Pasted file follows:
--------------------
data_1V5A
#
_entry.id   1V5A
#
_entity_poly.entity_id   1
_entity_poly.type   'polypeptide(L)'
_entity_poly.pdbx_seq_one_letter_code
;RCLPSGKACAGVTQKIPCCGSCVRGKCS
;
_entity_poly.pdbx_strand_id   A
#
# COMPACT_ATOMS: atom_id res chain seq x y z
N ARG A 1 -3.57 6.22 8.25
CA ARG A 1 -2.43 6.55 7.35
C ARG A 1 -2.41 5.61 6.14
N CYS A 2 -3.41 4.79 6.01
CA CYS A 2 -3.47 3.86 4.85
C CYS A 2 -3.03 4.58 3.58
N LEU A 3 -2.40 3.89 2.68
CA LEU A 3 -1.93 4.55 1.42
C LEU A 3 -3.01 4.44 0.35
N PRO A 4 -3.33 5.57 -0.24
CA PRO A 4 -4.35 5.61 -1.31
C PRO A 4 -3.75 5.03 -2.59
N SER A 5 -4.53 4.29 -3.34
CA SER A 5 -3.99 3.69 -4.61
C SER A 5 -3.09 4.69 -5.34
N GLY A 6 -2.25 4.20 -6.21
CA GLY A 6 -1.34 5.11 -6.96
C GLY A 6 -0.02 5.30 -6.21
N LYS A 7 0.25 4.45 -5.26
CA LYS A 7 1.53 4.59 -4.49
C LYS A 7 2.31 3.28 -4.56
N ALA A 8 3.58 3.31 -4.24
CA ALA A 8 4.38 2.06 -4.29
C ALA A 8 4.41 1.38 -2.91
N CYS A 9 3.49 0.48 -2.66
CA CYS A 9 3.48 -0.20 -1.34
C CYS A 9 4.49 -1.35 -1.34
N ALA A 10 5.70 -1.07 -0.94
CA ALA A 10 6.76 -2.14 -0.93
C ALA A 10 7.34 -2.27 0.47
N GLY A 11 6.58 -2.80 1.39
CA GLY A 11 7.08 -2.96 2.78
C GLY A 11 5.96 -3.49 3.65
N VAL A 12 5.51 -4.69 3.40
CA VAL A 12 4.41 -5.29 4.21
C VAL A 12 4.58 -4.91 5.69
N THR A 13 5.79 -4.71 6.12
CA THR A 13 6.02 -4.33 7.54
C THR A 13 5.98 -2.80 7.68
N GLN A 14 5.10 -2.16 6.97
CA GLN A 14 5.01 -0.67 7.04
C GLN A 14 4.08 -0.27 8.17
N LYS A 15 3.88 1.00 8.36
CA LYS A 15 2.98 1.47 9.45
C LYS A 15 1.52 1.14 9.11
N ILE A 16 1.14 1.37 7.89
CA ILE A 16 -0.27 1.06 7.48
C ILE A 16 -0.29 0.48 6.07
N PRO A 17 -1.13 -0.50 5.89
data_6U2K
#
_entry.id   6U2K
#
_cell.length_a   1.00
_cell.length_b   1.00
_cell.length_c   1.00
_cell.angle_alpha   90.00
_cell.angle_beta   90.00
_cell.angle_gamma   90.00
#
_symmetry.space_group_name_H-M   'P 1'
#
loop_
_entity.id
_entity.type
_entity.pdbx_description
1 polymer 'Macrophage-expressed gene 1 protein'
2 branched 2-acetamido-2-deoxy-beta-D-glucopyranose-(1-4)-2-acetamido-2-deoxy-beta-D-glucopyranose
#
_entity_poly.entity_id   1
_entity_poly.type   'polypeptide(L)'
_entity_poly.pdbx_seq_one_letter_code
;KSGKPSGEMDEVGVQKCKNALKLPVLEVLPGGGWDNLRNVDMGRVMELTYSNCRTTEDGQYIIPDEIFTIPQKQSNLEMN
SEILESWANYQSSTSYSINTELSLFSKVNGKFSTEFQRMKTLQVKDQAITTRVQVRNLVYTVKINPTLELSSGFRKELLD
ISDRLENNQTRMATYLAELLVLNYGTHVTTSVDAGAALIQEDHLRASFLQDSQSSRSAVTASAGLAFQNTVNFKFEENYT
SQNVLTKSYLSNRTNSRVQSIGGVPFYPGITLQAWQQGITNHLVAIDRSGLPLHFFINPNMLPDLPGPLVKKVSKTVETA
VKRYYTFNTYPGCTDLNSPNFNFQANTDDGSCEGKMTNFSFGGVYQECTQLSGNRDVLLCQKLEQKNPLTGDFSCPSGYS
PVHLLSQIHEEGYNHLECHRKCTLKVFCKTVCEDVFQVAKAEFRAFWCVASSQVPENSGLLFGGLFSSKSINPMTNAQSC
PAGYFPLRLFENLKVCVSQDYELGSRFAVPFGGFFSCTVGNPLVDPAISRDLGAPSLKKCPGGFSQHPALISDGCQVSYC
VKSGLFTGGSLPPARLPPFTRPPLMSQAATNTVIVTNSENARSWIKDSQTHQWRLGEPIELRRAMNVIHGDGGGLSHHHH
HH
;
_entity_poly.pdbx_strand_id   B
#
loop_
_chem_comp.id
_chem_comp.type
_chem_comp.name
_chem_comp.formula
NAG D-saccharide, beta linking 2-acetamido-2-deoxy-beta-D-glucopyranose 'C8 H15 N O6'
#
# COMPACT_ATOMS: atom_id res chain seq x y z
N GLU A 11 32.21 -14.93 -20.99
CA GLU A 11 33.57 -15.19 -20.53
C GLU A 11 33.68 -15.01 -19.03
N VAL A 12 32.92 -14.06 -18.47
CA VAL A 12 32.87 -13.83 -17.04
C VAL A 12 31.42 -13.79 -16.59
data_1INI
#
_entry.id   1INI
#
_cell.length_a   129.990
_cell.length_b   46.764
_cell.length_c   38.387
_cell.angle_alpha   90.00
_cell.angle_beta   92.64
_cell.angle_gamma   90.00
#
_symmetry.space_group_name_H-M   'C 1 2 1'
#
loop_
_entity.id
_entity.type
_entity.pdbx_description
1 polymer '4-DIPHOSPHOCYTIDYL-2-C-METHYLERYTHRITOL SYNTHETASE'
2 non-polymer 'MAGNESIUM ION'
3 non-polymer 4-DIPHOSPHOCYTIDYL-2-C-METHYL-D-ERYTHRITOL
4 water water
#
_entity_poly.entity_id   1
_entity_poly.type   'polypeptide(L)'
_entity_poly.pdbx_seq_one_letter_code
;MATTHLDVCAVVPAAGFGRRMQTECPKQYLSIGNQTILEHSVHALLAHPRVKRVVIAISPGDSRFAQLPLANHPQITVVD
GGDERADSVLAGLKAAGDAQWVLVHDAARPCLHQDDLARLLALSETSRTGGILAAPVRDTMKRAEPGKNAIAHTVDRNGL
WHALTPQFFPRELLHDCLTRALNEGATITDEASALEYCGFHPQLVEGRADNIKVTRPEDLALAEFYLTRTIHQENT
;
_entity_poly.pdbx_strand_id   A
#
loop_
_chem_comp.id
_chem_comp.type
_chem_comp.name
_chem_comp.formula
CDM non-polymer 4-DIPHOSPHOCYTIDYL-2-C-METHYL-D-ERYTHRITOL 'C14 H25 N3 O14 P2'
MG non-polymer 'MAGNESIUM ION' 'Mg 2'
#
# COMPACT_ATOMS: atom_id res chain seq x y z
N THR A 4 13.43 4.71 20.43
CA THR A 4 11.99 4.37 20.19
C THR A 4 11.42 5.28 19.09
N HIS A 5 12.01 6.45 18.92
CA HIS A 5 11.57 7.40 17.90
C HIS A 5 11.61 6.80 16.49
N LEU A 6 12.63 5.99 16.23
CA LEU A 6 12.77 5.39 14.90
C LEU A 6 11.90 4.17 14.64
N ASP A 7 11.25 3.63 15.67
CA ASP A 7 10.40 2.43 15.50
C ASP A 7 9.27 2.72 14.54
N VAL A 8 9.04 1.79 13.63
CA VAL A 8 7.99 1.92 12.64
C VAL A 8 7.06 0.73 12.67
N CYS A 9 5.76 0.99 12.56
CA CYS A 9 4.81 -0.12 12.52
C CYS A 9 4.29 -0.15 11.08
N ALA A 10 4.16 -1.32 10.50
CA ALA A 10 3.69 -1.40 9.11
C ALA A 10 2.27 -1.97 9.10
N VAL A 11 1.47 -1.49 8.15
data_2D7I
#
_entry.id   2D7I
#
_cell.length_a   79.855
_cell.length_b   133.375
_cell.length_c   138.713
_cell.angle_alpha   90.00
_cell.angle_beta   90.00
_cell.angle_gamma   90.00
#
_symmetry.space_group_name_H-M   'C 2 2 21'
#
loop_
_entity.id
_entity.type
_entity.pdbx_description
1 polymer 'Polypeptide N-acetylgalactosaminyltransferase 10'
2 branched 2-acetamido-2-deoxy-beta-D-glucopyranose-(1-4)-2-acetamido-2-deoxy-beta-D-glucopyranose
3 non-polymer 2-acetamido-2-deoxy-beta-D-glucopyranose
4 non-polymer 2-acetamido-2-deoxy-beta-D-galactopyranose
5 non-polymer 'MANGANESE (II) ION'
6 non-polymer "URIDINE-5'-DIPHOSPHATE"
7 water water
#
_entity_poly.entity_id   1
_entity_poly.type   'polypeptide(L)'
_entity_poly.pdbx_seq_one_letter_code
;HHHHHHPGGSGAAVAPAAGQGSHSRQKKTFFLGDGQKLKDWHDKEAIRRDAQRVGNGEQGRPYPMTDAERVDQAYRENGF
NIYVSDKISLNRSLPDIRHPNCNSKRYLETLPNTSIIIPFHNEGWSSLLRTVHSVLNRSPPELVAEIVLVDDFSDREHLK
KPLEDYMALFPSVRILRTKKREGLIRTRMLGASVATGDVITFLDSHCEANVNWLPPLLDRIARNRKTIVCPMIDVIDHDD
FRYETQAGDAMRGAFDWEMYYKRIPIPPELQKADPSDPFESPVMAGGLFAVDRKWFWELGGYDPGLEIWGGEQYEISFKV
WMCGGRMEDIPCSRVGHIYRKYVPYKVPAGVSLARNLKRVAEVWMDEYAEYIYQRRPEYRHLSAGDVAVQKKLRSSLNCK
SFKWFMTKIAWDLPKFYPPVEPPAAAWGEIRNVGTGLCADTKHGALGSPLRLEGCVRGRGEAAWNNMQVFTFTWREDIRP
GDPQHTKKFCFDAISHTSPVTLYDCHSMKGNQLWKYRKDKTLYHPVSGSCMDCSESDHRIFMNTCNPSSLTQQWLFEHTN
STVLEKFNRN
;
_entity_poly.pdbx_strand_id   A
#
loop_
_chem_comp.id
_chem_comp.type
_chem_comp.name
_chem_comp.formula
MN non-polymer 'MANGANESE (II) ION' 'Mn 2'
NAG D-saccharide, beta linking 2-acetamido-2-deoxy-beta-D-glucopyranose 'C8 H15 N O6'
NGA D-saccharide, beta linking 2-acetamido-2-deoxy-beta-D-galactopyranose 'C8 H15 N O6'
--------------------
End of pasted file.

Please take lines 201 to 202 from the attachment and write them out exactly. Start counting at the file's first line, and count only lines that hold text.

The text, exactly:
;HHHHHHPGGSGAAVAPAAGQGSHSRQKKTFFLGDGQKLKDWHDKEAIRRDAQRVGNGEQGRPYPMTDAERVDQAYRENGF
NIYVSDKISLNRSLPDIRHPNCNSKRYLETLPNTSIIIPFHNEGWSSLLRTVHSVLNRSPPELVAEIVLVDDFSDREHLK